9. On a foam pad with a ball tool, thin the petal edges. Stroke the paste to stretch the petal a little and add some irregularity to the top edge.
10. Press the petal in a veiner.
11. On a foam pad, curl in along the top edge with a Dresden tool.
12. Lay the petal in a 2in (5cm) half sphere former to dry, curling over top edges towards the center. Leave to dry. Make two to three petals.
Making the Small Petals
13. Repeat the process described in steps 8-12, with a 15/8 x 13/4in (4.3 x 4.5cm) petal cutter. Leave to dry. Make three or four petals.
Making the Medium Petals
14. Roll more paste and cut a 11/2 x 17/8in (4 x 4.7cm) petal. Insert a 30g white wire and secure it at the base. Press the petal in the veiner.
15. This time lay the petal face down on a foam pad. Use a Dresden tool to curl the top edge of the petal towards you so it will end up curling backwards on the finished petal.
16. Feed the wire down through a hole in the 2in (5cm) former, smoothing the front of the petal to conform to the former. Let the top edge of the petal curl backwards over the top of the former.
17. To prevent the curls from collapsing, slide a paintbrush or wooden skewer underneath until they wooden skewer underneath until they are set. Leave to dry. Make five or six of these petals.
Making the Large Petals
18. Using 28g white wire and a 17/8 x 21/8in (4.7 x 5.4cm) cutter, repeat the same process of making and wiring petals described in steps 8-10.
19. Lay the petals face down on a foam pad. Use a Dresden tool to curl the top edge and a third of the way down the outer edges of the petals towards you so that they will end up curling backwards on the finished petals.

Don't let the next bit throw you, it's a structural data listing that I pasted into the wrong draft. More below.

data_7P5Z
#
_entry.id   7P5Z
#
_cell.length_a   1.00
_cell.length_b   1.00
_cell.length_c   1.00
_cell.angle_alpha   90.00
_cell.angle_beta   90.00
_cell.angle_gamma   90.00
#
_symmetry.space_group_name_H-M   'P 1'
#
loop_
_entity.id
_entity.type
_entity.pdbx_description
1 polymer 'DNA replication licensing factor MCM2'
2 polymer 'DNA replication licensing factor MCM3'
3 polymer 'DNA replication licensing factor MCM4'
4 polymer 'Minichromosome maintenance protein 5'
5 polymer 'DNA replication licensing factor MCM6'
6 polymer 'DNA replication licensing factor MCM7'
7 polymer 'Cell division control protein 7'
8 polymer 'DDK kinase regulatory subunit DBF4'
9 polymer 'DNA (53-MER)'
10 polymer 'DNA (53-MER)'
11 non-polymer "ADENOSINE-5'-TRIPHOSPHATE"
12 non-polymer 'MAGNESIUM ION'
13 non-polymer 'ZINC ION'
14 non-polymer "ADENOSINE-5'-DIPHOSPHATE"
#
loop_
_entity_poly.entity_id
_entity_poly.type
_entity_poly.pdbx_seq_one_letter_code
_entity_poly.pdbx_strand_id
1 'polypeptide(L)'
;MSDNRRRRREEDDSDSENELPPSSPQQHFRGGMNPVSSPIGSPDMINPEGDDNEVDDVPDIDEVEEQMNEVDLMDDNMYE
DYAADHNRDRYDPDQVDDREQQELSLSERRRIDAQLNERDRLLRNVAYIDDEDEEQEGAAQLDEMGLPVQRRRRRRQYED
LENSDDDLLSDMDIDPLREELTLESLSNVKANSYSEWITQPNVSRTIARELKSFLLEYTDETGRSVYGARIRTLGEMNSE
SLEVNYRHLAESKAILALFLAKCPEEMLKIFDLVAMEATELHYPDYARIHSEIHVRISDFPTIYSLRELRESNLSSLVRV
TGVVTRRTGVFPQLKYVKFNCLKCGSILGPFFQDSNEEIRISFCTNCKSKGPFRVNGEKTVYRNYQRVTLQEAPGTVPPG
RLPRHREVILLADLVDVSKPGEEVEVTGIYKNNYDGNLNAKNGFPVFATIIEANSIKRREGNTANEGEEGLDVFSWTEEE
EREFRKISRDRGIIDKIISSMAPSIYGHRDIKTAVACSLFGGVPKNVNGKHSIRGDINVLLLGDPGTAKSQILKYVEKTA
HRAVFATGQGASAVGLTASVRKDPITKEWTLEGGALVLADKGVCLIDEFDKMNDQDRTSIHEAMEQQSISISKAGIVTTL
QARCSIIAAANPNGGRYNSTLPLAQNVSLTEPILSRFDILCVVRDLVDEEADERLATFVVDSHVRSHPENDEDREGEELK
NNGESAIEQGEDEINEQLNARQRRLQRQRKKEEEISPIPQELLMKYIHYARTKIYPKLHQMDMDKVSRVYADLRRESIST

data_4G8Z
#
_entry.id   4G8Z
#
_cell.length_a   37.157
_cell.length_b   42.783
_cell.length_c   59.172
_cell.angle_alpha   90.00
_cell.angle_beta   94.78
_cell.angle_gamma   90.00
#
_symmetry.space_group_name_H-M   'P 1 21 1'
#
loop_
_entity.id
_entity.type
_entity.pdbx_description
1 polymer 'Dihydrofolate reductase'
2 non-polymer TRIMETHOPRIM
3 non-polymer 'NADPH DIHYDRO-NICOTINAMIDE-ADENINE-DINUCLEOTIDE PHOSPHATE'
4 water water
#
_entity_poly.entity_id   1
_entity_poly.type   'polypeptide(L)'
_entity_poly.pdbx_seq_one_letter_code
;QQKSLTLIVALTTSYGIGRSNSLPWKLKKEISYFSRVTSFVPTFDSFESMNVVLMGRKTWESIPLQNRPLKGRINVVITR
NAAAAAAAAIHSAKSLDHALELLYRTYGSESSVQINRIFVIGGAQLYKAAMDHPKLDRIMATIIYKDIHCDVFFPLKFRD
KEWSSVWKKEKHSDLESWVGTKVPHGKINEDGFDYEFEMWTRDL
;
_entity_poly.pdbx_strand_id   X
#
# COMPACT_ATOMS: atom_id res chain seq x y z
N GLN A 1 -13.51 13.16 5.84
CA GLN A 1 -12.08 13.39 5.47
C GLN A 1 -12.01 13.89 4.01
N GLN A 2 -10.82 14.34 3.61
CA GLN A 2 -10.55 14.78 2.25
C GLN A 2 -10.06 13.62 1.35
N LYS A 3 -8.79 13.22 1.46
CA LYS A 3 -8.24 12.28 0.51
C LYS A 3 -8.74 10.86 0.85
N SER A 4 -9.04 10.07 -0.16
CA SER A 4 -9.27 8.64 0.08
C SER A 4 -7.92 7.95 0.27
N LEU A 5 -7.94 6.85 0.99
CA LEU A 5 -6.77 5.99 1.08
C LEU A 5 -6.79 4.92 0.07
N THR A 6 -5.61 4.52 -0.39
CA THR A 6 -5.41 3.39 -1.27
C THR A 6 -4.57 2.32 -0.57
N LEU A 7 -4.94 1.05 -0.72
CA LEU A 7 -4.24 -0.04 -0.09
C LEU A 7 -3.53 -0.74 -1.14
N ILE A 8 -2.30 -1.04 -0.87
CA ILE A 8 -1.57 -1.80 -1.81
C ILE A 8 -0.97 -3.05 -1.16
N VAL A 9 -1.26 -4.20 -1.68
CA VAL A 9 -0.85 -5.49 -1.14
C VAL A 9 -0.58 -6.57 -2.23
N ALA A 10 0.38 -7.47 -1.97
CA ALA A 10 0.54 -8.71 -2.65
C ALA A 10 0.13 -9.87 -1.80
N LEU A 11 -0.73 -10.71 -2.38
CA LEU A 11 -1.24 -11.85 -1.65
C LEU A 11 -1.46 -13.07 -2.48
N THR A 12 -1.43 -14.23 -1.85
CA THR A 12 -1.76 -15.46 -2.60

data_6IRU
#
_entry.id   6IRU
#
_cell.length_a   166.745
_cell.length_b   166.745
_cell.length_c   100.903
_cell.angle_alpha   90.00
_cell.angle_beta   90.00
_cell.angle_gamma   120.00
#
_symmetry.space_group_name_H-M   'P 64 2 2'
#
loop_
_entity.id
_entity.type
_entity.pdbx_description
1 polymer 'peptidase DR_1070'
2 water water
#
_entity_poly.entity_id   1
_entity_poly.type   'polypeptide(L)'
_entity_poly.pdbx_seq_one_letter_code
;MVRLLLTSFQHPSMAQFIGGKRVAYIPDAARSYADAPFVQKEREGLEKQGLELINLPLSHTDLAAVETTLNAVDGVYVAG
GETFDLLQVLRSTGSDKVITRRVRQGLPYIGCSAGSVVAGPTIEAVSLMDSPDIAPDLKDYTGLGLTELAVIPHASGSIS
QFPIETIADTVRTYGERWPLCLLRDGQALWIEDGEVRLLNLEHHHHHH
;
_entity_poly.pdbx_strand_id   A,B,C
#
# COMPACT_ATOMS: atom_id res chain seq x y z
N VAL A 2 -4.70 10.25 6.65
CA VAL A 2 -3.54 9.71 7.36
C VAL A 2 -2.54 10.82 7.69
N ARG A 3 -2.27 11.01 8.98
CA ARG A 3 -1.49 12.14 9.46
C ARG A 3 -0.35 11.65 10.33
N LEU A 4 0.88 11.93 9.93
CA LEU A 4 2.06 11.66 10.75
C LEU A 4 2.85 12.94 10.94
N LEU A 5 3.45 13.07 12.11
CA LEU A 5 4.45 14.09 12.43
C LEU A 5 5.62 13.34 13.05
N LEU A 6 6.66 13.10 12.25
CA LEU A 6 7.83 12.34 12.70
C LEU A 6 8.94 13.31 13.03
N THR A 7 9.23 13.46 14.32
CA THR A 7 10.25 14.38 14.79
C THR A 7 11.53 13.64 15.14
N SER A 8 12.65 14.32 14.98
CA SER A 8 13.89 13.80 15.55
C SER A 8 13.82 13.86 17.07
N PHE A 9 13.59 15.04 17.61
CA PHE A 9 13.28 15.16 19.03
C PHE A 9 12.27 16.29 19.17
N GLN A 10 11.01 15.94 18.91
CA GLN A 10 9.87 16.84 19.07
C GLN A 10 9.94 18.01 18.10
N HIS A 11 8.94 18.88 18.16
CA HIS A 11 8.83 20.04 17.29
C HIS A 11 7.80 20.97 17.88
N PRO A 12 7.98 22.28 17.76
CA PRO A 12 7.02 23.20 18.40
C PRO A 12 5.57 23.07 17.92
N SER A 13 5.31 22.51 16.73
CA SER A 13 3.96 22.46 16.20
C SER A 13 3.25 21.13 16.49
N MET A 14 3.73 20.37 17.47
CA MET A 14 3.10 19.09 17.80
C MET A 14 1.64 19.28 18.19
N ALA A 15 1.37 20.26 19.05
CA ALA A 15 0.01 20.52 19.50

20. Curl some of the petals heavily so the top edges almost come to a point, as shown.
21. Feed the wires down through a hole in the 11/2in (4cm) former and smooth the front of the petals so they conform to the former. Let the top two thirds of the petal lay out on flat surface of the former. Leave to dry. Make five or six petals.
Dusting the Petals
22. Dust the base of the petals with pale Daffodil petal dust.
23. Dust the edges of the petals with a mixture of Cosmos, Pink and Cream. Draw the color from the outer edges inward but leave the middle of the petals the ivory color of the paste.
Assembling the Rose
24. Group your petals by size for quicker assembly.
25. Using white floral tape, attach the extra small petals at the base of the stamens.
26. Add the small petals directly underneath and around the extra small petals.
27. Add five or six medium petals, letting some overlap to avoid too much symmetry.
28. Add the large petals, again letting some overlap to avoid an overly symmetrical arrangement. Space or a gap between petals can look more natural. Tape all the way down over the wires to create a single stem. Steam the flower to set the dust colors and leave to dry.
Modern Sugar Flowers, Volume II by Jacqueline Butler is published by David & Charles © 2020.